Army joins fight to save flooded Fens
ON the fateful night of March 16, 1947, when the River Ouse was breached at Over Fen, the main concern of the Fen Office at Ely was the River Lark. While communications in other areas in the Fens were down, a signals unit from the Cambridgeshire Universit
ON the fateful night of March 16, 1947, when the River Ouse was breached at Over Fen, the main concern of the Fen Office at Ely was the River Lark. While communications in other areas in the Fens were down, a signals unit from the Cambridgeshire University Officers' Training Corps had been brought in and set up a skeleton system of radio communication. The focus of their communication link was along the banks at Prickwillow.
As a result of this, a large force of men and sandbags was sent to try and prevent the breach. The gale was so severe here that the men were unable to stand on the top of the banks. Their attempts to get men and supplies into place were further hampered by the trees blocking the road from Ely to Prickwillow.
So worried were those in charge that a breach here was just a matter of time, that police were sent through the area warning people to leave at once. There were no street lights, there was a storm force gale blowing up to speeds of 98mph and the rain was lashing down in torrents. Furthermore, no one was quite sure where the bank would burst. It must have been terrifying.
With a few small possessions the evacuation took place in the dark. Some of those moved were old and infirm, many had young children. In total, seven hundred families were moved in one day. A few were housed in temporary billets in towns not threatened by flooding; the majority went to the aerodrome at Mildenhall. In spite of the fierceness of the gales those who could went out to help. One woman served tea all night to the workers and those who had been
You may also want to watch:
evacuated from their homes.
Despite everyone's worst fears, a breach into Middle Fen at Prickwillow was prevented. The slipping in the bank continued and the pressure of the water from the swollen River Lark exerted so much pressure that willow trees on the fen side of the banks had their roots slowly torn out.
- 1 Covid ban on collecting CCTV says police after cycle theft
- 2 On hottest day of the year hospital 'put me in a store room for over two hours'
- 3 Glass artist's angel wings sculpture is a poignant tribute
- 4 Man, aged in his 40s, dies after suspected drug-fuelled B1101 crash
- 5 Father's Day messages inside this week's newspaper
- 6 Hancock admits QEH 'in serious need of improvement' but makes no promises
- 7 Letter: Final call to book Covid vaccination
- 8 Man dies following crash on Cambridgeshire road
- 9 A nostalgic look at Ely and Cambridgeshire
- 10 Friends pay tribute to ‘great young lad’ who drowned at Bawsey Pits
Every available person, from farmers, villagers, prisoners-of-war and engineers worked incessantly putting sandbags and tarpaulins in place. On the morning of Monday, March 17, wooden stakes arrived at the site and while the job of bagging continued, dozens of stakes were driven through the creeping mass of the bank. The slipping began to slow down until eventually, in the afternoon, it stopped.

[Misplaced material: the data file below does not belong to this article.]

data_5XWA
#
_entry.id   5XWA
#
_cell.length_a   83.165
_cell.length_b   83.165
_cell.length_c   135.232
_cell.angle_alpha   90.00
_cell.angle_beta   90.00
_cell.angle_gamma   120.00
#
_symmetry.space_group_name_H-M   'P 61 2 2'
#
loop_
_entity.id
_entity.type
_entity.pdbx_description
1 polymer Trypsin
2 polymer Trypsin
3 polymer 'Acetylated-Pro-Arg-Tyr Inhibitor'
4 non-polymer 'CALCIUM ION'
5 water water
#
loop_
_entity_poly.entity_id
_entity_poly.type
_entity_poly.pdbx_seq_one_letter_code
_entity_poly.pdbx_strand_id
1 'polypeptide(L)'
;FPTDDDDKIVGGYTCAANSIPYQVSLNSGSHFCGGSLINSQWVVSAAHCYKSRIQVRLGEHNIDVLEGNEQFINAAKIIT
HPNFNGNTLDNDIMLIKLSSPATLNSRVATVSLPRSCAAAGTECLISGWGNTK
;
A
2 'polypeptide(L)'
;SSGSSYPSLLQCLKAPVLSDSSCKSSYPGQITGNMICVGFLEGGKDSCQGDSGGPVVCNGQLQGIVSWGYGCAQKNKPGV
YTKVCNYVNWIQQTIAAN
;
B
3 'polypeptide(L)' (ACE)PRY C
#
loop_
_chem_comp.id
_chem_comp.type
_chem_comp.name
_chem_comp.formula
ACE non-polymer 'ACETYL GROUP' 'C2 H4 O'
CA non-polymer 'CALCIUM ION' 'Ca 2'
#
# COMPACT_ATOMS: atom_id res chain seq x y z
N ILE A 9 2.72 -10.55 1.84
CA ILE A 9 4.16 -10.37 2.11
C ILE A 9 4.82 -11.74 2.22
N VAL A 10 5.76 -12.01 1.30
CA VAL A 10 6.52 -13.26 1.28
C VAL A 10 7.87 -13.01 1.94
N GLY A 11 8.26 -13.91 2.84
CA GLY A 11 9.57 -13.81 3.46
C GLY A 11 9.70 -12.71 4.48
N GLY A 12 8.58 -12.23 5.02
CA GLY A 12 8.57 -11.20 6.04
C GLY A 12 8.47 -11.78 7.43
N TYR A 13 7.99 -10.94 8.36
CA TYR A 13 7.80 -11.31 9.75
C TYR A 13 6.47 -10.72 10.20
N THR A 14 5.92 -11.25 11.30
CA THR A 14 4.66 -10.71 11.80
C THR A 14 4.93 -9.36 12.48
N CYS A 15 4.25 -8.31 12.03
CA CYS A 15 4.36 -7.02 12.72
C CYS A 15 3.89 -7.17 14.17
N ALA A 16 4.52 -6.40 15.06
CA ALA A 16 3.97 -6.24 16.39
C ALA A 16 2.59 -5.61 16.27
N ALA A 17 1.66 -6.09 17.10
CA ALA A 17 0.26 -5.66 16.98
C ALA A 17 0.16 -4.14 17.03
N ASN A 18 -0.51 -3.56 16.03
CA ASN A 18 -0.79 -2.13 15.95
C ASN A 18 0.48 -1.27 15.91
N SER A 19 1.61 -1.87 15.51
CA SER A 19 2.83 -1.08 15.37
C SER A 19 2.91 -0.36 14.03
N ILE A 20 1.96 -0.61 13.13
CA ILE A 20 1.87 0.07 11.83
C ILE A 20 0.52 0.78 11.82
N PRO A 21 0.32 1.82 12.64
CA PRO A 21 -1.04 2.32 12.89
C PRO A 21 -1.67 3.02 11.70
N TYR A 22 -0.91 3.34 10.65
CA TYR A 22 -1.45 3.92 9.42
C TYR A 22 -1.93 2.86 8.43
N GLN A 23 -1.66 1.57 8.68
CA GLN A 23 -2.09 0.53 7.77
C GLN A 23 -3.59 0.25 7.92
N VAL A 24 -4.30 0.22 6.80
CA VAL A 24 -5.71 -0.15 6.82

The work was not over and the men carried on working into the early hours of March 18. They had saved thousands of acres of the precious fen from being flooded.
However, those endeavouring to protect another of the Ouse tributaries, the Little Ouse, were not so successful. The bank was breached in two different places. The worst, just downstream of Wilton Bridge, allowed water to pour northward into Lakenheath Fen and the second broke through the other bank into Feltwell Fen.
The position on March 18 was that there was extensive flooding along the River Ouse from Waterbeach to Stretham and Little Thetford, the breach at Earith had flooded Over Fen and Hill Row towards Haddenham and Sutton and the Little Ouse had flooded parts of Lakenheath and Feltwell fens. But the water levels were still rising; the height of the flood had not yet been reached.
In the early hours of that Tuesday morning, the Fen Office had reached a decision to call in troops and equipment. A few hours later Ely began to resemble war-time headquarters, with military vehicles everywhere, dispatch riders coming and going from the city, and radio aerials and searchlights being erected in trees. This was not merely a local issue; the Government was throwing resources into containing the damage as best they could, because the threat was to the nation's already scant food supplies.
DID you experience the 1947 floods in Ely? Would you like the chance to pass on your experience to our historian Lynne Turner?
Lynne will be at Ely Museum on February 22, from 1.30 to 3.30pm. She will have some photographs of the floods for people to look at and hopes to record some personal experiences for a record that can be kept at the museum for future generations. Refreshments will be provided.